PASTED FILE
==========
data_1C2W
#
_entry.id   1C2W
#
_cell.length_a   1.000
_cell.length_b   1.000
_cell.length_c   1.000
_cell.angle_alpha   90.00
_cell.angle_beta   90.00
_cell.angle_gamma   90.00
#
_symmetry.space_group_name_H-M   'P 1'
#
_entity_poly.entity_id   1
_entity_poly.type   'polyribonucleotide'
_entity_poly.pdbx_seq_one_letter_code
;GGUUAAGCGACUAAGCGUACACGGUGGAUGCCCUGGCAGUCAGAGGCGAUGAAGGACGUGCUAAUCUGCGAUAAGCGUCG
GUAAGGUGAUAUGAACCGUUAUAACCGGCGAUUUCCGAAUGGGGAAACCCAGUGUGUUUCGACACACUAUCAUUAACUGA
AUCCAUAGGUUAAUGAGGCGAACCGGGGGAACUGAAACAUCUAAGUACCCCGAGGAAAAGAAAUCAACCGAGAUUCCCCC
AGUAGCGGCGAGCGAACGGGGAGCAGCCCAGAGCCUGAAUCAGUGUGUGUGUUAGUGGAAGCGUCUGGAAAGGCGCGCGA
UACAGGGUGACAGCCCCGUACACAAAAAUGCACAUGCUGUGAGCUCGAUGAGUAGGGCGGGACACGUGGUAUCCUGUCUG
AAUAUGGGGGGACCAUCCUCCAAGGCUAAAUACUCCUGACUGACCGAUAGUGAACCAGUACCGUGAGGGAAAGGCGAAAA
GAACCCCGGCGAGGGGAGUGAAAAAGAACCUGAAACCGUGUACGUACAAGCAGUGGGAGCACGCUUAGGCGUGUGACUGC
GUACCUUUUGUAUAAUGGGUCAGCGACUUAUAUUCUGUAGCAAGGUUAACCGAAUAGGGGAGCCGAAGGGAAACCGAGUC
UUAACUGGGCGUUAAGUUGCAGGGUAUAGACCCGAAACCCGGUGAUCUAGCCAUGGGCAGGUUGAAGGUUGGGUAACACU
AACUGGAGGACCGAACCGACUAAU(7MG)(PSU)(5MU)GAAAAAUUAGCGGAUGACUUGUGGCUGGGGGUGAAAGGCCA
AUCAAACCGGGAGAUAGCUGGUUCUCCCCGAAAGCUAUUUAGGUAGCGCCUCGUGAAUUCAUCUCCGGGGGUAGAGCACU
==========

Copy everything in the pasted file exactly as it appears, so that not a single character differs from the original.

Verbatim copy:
data_1C2W
#
_entry.id   1C2W
#
_cell.length_a   1.000
_cell.length_b   1.000
_cell.length_c   1.000
_cell.angle_alpha   90.00
_cell.angle_beta   90.00
_cell.angle_gamma   90.00
#
_symmetry.space_group_name_H-M   'P 1'
#
_entity_poly.entity_id   1
_entity_poly.type   'polyribonucleotide'
_entity_poly.pdbx_seq_one_letter_code
;GGUUAAGCGACUAAGCGUACACGGUGGAUGCCCUGGCAGUCAGAGGCGAUGAAGGACGUGCUAAUCUGCGAUAAGCGUCG
GUAAGGUGAUAUGAACCGUUAUAACCGGCGAUUUCCGAAUGGGGAAACCCAGUGUGUUUCGACACACUAUCAUUAACUGA
AUCCAUAGGUUAAUGAGGCGAACCGGGGGAACUGAAACAUCUAAGUACCCCGAGGAAAAGAAAUCAACCGAGAUUCCCCC
AGUAGCGGCGAGCGAACGGGGAGCAGCCCAGAGCCUGAAUCAGUGUGUGUGUUAGUGGAAGCGUCUGGAAAGGCGCGCGA
UACAGGGUGACAGCCCCGUACACAAAAAUGCACAUGCUGUGAGCUCGAUGAGUAGGGCGGGACACGUGGUAUCCUGUCUG
AAUAUGGGGGGACCAUCCUCCAAGGCUAAAUACUCCUGACUGACCGAUAGUGAACCAGUACCGUGAGGGAAAGGCGAAAA
GAACCCCGGCGAGGGGAGUGAAAAAGAACCUGAAACCGUGUACGUACAAGCAGUGGGAGCACGCUUAGGCGUGUGACUGC
GUACCUUUUGUAUAAUGGGUCAGCGACUUAUAUUCUGUAGCAAGGUUAACCGAAUAGGGGAGCCGAAGGGAAACCGAGUC
UUAACUGGGCGUUAAGUUGCAGGGUAUAGACCCGAAACCCGGUGAUCUAGCCAUGGGCAGGUUGAAGGUUGGGUAACACU
AACUGGAGGACCGAACCGACUAAU(7MG)(PSU)(5MU)GAAAAAUUAGCGGAUGACUUGUGGCUGGGGGUGAAAGGCCA
AUCAAACCGGGAGAUAGCUGGUUCUCCCCGAAAGCUAUUUAGGUAGCGCCUCGUGAAUUCAUCUCCGGGGGUAGAGCACU